It is logical that in 1863, Lobb received the right to put the famous sign of royal permission on his business correspondence and on the window of his workshop in Australia, where it was indicated that he was "the official master of his royal majesty the Prince of Wales."
John Lobb today remains the official shoe of Her Majesty Queen Elizabeth II, his Royal Highness the Prince of Wales and his Royal Highness the Prince of Edinburgh, as well as most of the royal family of Great Britain. Three royal permissions over the storefront of John Lobb are witnesses to his fidelity to tradition.
Make a store a men's club
The proximity to the royal monarchs was exactly what was needed for a victorious return to London, where Lobb opened a store on Regent Street. Dirty boots and their gold dig owners are a thing of the past. At present, there are British aristocrats, lords, diplomats, famous writers, virtuoso singers, as well as officers seconded to the far borders of the British Empire, Indian Maharajas and American millionaires.
Voters come to the store to chat with the Shah of Iran, Churchill or Chamberlain. Businessmen are taking turns sitting on chairs in the workshop, hoping to have a quick word with Andrew Carnegie or Emperor of Ethiopia. Ambitious writers and aspiring journalists are looking for meetings with George Bernard Shaw, Rudyard Kipling or Joseph Pulitzer, the founder of the famous award in the field of journalism and literature.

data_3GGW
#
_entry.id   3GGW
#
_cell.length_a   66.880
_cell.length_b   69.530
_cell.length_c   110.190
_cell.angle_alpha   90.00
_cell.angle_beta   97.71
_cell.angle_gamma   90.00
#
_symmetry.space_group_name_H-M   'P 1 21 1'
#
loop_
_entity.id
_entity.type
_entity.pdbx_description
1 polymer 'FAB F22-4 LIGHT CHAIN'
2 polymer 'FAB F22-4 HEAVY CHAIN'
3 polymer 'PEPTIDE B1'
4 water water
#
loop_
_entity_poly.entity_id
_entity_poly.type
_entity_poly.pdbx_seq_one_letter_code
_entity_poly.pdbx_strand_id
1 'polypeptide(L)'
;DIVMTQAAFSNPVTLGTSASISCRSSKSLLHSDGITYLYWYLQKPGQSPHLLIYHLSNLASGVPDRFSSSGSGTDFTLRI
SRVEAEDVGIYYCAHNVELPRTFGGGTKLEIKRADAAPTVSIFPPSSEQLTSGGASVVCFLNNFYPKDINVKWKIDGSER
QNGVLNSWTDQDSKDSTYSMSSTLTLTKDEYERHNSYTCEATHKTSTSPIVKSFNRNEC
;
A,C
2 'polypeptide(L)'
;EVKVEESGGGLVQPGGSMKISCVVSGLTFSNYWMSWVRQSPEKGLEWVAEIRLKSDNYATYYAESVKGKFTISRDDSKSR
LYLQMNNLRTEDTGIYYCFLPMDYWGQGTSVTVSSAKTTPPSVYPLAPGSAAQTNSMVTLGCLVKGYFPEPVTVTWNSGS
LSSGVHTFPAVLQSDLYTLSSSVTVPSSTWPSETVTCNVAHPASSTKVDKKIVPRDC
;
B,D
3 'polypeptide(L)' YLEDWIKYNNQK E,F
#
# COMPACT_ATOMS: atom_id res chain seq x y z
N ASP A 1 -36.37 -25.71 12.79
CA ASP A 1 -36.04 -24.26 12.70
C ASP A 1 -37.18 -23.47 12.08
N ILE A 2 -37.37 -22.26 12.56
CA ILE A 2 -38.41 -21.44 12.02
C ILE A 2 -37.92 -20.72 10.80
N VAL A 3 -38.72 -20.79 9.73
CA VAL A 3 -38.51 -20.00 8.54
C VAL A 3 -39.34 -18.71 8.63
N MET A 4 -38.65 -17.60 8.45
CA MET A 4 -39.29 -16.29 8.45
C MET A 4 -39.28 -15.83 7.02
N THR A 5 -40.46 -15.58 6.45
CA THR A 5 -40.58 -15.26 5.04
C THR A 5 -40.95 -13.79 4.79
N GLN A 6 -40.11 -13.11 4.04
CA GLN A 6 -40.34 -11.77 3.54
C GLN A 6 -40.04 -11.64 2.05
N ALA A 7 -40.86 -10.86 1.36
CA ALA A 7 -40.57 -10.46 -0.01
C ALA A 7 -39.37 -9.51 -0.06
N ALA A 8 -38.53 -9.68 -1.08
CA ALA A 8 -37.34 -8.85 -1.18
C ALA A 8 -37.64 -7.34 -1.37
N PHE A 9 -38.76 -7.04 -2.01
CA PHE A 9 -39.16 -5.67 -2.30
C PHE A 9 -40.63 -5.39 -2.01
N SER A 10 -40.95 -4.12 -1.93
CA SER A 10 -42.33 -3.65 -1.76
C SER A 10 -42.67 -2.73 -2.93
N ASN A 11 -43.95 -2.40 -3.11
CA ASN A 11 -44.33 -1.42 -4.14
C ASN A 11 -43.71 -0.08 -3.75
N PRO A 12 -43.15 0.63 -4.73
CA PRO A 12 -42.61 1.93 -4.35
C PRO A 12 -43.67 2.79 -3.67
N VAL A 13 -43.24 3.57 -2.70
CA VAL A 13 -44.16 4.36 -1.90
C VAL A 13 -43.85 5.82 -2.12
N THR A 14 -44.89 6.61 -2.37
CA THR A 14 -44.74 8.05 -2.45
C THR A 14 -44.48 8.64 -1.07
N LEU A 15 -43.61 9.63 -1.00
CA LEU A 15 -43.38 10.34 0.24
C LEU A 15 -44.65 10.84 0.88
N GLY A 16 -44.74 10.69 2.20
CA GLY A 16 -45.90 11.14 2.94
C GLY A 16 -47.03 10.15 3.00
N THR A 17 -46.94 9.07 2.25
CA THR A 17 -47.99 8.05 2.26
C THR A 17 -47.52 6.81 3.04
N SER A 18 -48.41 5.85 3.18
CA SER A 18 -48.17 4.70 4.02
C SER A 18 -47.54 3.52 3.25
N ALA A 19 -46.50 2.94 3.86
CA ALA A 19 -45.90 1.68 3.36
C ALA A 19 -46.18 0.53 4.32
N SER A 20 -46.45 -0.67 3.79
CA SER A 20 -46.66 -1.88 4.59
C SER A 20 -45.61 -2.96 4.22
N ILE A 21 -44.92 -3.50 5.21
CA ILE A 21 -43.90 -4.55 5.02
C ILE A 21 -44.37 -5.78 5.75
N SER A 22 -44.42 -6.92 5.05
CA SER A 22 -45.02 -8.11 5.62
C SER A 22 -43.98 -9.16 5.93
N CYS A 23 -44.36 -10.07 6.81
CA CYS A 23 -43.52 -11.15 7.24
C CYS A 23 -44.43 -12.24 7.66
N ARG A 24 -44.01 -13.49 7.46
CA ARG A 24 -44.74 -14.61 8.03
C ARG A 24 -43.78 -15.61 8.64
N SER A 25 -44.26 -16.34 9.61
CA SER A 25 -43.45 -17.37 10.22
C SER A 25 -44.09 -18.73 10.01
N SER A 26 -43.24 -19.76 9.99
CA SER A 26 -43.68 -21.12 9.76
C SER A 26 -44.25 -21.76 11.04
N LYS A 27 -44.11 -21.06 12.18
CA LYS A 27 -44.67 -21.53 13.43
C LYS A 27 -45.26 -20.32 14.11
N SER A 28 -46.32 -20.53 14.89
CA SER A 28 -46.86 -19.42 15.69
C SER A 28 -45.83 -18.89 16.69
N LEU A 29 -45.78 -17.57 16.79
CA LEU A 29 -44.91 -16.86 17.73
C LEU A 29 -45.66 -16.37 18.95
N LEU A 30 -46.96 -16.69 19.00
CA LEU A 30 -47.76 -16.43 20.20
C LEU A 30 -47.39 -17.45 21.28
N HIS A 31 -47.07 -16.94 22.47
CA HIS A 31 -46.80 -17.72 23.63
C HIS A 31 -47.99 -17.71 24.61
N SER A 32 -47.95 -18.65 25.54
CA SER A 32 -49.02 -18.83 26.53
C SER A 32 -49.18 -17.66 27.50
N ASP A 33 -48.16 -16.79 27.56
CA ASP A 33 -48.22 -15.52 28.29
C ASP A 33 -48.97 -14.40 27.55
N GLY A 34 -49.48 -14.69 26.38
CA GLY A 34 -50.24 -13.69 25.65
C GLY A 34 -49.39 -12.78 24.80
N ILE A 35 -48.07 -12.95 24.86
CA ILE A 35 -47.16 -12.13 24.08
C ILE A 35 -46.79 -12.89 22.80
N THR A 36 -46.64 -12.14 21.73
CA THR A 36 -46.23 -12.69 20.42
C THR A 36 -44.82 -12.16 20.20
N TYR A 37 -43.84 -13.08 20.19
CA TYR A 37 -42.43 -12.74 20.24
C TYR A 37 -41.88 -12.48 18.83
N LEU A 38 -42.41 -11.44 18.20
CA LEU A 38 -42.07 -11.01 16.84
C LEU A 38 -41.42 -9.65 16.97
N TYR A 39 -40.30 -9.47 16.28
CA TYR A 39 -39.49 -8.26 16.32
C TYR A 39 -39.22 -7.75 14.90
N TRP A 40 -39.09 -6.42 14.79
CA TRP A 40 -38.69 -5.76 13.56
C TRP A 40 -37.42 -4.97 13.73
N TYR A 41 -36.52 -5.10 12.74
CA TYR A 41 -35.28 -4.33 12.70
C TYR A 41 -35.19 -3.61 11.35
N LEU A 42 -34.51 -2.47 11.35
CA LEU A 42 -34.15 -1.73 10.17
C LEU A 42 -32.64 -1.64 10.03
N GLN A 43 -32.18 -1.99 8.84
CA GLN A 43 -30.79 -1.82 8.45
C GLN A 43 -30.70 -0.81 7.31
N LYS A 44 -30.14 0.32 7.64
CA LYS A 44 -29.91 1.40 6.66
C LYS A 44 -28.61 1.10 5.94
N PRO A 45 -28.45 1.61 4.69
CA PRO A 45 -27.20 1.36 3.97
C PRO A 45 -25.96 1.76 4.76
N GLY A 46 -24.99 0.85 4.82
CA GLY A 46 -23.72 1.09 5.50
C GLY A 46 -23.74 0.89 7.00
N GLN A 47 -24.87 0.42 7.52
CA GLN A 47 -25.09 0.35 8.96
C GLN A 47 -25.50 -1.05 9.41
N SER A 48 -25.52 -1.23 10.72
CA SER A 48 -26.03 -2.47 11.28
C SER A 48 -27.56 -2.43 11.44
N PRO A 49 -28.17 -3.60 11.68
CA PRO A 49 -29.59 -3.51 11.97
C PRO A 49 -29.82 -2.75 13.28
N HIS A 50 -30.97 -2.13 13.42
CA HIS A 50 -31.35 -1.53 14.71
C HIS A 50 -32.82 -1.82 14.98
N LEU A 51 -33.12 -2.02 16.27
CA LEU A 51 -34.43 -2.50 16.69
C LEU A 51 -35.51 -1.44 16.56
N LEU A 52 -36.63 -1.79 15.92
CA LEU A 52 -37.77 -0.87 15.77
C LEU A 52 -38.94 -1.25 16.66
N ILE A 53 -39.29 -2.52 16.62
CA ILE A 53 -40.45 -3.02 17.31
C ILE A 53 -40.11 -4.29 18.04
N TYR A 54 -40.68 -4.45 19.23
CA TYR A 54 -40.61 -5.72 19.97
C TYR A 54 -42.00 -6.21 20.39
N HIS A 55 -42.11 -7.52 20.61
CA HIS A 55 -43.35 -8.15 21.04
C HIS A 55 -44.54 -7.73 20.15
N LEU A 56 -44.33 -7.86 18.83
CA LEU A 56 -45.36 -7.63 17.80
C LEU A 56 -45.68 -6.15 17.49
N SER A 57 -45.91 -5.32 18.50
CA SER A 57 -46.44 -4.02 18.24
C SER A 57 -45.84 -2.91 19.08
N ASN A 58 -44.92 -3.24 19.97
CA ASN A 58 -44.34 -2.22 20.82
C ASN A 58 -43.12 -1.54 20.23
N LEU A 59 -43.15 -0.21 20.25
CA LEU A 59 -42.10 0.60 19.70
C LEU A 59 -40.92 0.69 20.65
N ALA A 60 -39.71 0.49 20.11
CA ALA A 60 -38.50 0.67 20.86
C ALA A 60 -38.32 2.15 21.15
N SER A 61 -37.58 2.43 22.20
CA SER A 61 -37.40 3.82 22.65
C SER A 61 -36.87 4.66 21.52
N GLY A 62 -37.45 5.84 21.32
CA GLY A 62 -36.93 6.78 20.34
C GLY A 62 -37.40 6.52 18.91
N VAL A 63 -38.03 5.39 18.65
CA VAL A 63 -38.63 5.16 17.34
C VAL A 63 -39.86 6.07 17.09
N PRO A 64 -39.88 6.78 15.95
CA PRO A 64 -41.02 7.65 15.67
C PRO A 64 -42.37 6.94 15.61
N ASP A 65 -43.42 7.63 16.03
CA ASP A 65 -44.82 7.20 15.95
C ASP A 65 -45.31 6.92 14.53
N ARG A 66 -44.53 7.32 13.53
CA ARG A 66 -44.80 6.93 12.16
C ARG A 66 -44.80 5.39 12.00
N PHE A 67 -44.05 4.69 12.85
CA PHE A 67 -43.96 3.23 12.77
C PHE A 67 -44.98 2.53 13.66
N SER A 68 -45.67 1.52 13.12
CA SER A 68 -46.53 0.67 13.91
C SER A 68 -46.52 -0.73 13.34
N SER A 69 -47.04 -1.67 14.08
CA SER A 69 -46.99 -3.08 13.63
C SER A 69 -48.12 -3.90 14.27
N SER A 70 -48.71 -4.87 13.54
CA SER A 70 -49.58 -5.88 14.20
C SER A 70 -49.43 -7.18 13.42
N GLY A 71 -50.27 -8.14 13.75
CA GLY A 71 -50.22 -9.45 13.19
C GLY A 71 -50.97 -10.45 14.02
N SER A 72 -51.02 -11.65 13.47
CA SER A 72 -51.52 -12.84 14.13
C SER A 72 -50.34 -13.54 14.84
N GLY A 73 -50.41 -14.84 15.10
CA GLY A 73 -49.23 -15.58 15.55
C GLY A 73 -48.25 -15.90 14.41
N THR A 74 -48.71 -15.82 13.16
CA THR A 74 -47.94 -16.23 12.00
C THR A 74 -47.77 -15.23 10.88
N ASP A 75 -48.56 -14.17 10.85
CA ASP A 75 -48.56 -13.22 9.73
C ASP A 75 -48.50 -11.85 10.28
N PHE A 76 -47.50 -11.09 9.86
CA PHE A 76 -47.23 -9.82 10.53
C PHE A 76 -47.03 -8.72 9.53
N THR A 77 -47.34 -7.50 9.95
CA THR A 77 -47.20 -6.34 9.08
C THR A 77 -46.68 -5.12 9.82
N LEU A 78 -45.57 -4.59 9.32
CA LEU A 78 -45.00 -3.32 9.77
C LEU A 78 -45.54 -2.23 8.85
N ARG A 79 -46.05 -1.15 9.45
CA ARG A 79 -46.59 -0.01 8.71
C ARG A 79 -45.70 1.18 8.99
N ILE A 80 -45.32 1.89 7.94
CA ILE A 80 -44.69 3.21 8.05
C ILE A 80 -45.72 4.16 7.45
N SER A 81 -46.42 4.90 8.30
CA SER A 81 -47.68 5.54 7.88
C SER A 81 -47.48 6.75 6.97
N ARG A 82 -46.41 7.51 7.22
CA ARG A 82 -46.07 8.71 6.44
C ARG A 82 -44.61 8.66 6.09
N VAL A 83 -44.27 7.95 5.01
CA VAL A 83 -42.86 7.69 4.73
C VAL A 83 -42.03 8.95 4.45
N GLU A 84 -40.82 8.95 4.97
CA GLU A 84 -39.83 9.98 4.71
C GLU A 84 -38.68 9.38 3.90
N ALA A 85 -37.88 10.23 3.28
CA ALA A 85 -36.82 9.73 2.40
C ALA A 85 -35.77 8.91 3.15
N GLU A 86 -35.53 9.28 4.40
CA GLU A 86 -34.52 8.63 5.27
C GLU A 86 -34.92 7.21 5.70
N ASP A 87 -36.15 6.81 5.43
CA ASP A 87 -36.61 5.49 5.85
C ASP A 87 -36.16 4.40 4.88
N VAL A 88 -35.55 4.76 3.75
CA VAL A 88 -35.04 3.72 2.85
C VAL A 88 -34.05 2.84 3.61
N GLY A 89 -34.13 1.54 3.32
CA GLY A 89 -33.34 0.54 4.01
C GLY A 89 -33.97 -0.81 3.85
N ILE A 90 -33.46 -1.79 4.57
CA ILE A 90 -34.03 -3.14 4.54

Curious passers-by are pressed to the window to at least see Verdi, Caruso or Fyodor Chaliapin from the corner of their eyes.
It is said that in those days gentlemen could hardly guess the brand of the tailor who sewed the costumes of their friends, but at first sight they knew which of them bought John Lobb shoes. The bend of the vamp, the simplicity of the cut, the quality of the patina, the elegance of the tongue - all these details indicated only one person.
Now, flipping through the pages of John Lobb’s client magazine, one can easily trace the history of London society, politics and culture of that period. And if you come to the store, then this story can also be felt: the wooden blocks of all celebrities are registered and carefully preserved. By the way, only VIPs receive such an honor, pads of lesser-known customers are stored only about twenty years after their last order ... (For reasons of confidentiality, we do not name our customers. We can hint that they are very famous and respected people.)